Wednesday, June 01, 2011

Emma, Volume II, Chapter 10 (Chapter 28)

This chapter is composed of Austen hiding many of her clues in plain sight. Totally brilliant.

After all the clatter and chatter of mounting the steps that closes the prior chapter, Emma and friends enter the Bates's drawing room to find Mrs Bates asleep in her chair, Frank Churchill working on fixing Mrs Bates's eyeglasses, and Jane Fairfax standing with her back to them, looking at her pianoforte.

Frank Churchill: Holy cow! I didn't expect you for at least another 10 minutes.

Jane Fairfax: *is flustered*

Frank Churchill: *chatters madly, drawing Emma's attention to himself*

Emma: *is flattered*

Jane Fairfax: *starts to play the pianoforté, still flustered*

Emma: *thinks Jane is still overwhelmed by getting the pianoforté*

Frank Churchill: *talks to Emma, so that Jane can also hear* Nice pianoforte, isn't it? It's just exactly the sort of piano that everyone in Colonel Campbell's party liked best. The person who ordered it must have paid special attention to that.

Emma: *tries to shush Frank*

Frank Churchill: NICE PIANOFORTE. I wonder if the Campbells know about it being here.

Jane Fairfax: Until I get a letter from the Campbells, I cannot say. It would be conjecture.

Frank Churchill: "Conjecture--aye, sometimes one conjectures right, and sometimes one conjectures wrong." I wish I could conjecture how soon I shall make this rivet quite firm." *finally fixes the glasses and gives them to Mrs Bates, then goes over to the pianoforte*

"If you are very kind," said he, "it will be one of the waltzes we danced last night;--let me live them over again. You did not enjoy them as I did; you appeared tired the whole time. I believe you were glad we danced no longer; but I would have given worlds--all the worlds one ever has to give--for another half-hour."

She played.

"What felicity it is to hear a tune again which has made one happy!--If I mistake not that was danced at Weymouth."

She looked up at him for a moment, coloured deeply, and played something else. He took some music from a chair near the pianoforte, and turning to Emma, said,

"Here is something quite new to me. Do you know it?--Cramer.--And here are a new set of Irish melodies. That, from such a quarter, one might expect. This was all sent with the instrument. Very thoughtful of Colonel Campbell, was not it?--He knew Miss Fairfax could have no music here. I honour that part of the attention particularly; it shews it to have been so thoroughly from the heart. Nothing hastily done; nothing incomplete. True affection only could have prompted it."

Emma wished he would be less pointed, yet could not help being amused; and when on glancing her eye towards Jane Fairfax she caught the remains of a smile, when she saw that with all the deep blush of consciousness, there had been a smile of secret delight, she had less scruple in the amusement, and much less compunction with respect to her.--This amiable, upright, perfect Jane Fairfax was apparently cherishing very reprehensible feelings.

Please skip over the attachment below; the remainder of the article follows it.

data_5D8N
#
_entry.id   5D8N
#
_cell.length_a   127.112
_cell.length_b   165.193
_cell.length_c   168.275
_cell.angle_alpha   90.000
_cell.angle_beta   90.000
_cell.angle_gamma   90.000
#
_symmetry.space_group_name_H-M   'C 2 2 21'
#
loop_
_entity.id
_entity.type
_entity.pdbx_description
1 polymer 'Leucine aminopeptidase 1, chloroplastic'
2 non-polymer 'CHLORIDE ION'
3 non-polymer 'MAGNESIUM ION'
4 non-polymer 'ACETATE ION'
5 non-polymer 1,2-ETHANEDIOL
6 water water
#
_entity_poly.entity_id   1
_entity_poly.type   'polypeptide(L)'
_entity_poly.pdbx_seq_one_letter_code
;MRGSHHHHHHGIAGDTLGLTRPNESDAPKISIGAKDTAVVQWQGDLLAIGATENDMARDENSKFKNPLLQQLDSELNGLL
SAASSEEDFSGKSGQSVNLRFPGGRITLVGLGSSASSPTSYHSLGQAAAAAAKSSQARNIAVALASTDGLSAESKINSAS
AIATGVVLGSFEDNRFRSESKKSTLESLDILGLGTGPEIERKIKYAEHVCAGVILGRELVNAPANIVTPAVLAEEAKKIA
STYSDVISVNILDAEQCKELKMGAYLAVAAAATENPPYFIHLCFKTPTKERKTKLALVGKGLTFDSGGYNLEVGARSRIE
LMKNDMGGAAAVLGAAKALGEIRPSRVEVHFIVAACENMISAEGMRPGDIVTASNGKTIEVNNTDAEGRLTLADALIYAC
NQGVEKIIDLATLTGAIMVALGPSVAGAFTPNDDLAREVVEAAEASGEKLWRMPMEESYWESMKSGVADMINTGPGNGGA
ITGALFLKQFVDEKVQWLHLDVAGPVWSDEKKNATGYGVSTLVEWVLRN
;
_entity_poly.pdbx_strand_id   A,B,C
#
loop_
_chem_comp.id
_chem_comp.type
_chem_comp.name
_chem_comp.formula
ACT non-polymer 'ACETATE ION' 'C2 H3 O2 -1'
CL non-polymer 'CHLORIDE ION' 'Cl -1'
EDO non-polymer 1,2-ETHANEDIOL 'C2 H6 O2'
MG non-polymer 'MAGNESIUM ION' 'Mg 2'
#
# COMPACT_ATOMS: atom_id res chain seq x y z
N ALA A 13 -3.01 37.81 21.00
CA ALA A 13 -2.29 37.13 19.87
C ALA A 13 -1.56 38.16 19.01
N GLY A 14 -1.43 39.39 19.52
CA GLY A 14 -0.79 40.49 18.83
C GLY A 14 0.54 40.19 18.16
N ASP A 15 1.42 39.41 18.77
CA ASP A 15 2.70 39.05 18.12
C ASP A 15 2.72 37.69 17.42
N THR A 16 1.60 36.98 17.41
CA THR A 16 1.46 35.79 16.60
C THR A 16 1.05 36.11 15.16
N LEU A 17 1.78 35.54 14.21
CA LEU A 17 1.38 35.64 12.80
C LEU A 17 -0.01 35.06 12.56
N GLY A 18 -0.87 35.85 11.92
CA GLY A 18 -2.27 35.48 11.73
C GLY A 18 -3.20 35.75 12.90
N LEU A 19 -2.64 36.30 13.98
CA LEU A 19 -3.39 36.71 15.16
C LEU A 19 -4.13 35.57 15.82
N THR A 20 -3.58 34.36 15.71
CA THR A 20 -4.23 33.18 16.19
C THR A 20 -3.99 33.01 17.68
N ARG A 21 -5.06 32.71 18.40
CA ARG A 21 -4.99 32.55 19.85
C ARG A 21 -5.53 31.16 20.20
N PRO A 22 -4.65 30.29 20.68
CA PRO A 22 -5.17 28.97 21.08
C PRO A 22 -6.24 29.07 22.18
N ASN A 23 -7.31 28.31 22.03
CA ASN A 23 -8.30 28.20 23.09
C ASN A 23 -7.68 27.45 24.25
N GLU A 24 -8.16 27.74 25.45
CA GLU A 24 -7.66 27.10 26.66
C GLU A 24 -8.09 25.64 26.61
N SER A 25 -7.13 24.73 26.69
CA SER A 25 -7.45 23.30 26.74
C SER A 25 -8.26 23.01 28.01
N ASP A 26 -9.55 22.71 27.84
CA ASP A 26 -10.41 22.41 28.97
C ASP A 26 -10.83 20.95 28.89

He brought all the music to her, and they looked it over together.--Emma took the opportunity of whispering,

"You speak too plain. She must understand you."

"I hope she does. I would have her understand me. I am not in the least ashamed of my meaning."

Miss Bates: Oh! There's Mr Knightley on his horse! Yoo-hoo! Mr Knightley! Thanks for the carriage last night! Please come in - we have lots of people here!

Mr Knightley: How is your niece? I want to ask how all of you are, but especially Jane Fairfax? I hope she didn't catch a cold last night. How is Miss Fairfax?

Mrs Weston: *to Emma: wink, wink, nudge, nudge, say no more*

Emma: *shakes Mrs Weston off*

Mr Knightley: I'm going to Kingston. Can I bring you anything?

Miss Bates: Mrs Cole said something about needing something from Kingston.

Mr Knightley: Mrs Cole has a servant and can run her own errands. Do you need anything?

Miss Bates: Won't you come in? Miss Woodhouse and Miss Smith are here.

Mr Knightley: Well, maybe I can come in for five minutes.

Miss Bates: And Mrs Weston and Mr Churchill.

Mr Knightley: Never mind. I can't come in at all. Your room is already crowded.

Miss Bates: Wasn't that a lovely party last night? Wasn't the dancing wonderful? Didn't Miss Woodhouse and Mr Churchill dance well together?

Mr Knightley: Indeed. And since they are all listening in, it's not like I could say otherwise, so I'll go further and say that Miss Fairfax dances extremely well, too, and Mrs Weston is the best player of country dances in all of England. "Now, if your friends have any gratitude, they will say something pretty loud about you and me in return; but I cannot stay to hear it."

Readers cannot help but notice the particular care Frank takes to pay attention to Emma in this chapter, and the particular care that Mr Knightley shows for Jane's health (and his interest in paying her a compliment). Nor does it go unnoticed that Mr Knightley is willing to come in to see everyone until he learns that Frank Churchill is there - but is his refusal based on Frank's presence, or simply on his awareness that their parlor must be very crowded?

And yet there are other things afoot here - Mrs Weston is looking for evidence of Mr Knightley's interest in Jane, yet Emma insists it's not there. And why did Mr Knightley refuse to come in, then say he might, then refuse again? Is it Harriet Smith or Emma that provided the inducement to come in? And why was Jane Fairfax so flustered? And Frank certainly seemed as attentive to her as to Emma, did he not?

If you have spoilery comments to make, by all means make them, but do the first-time readers a favor and flag them as such so that they can avoid reading them!


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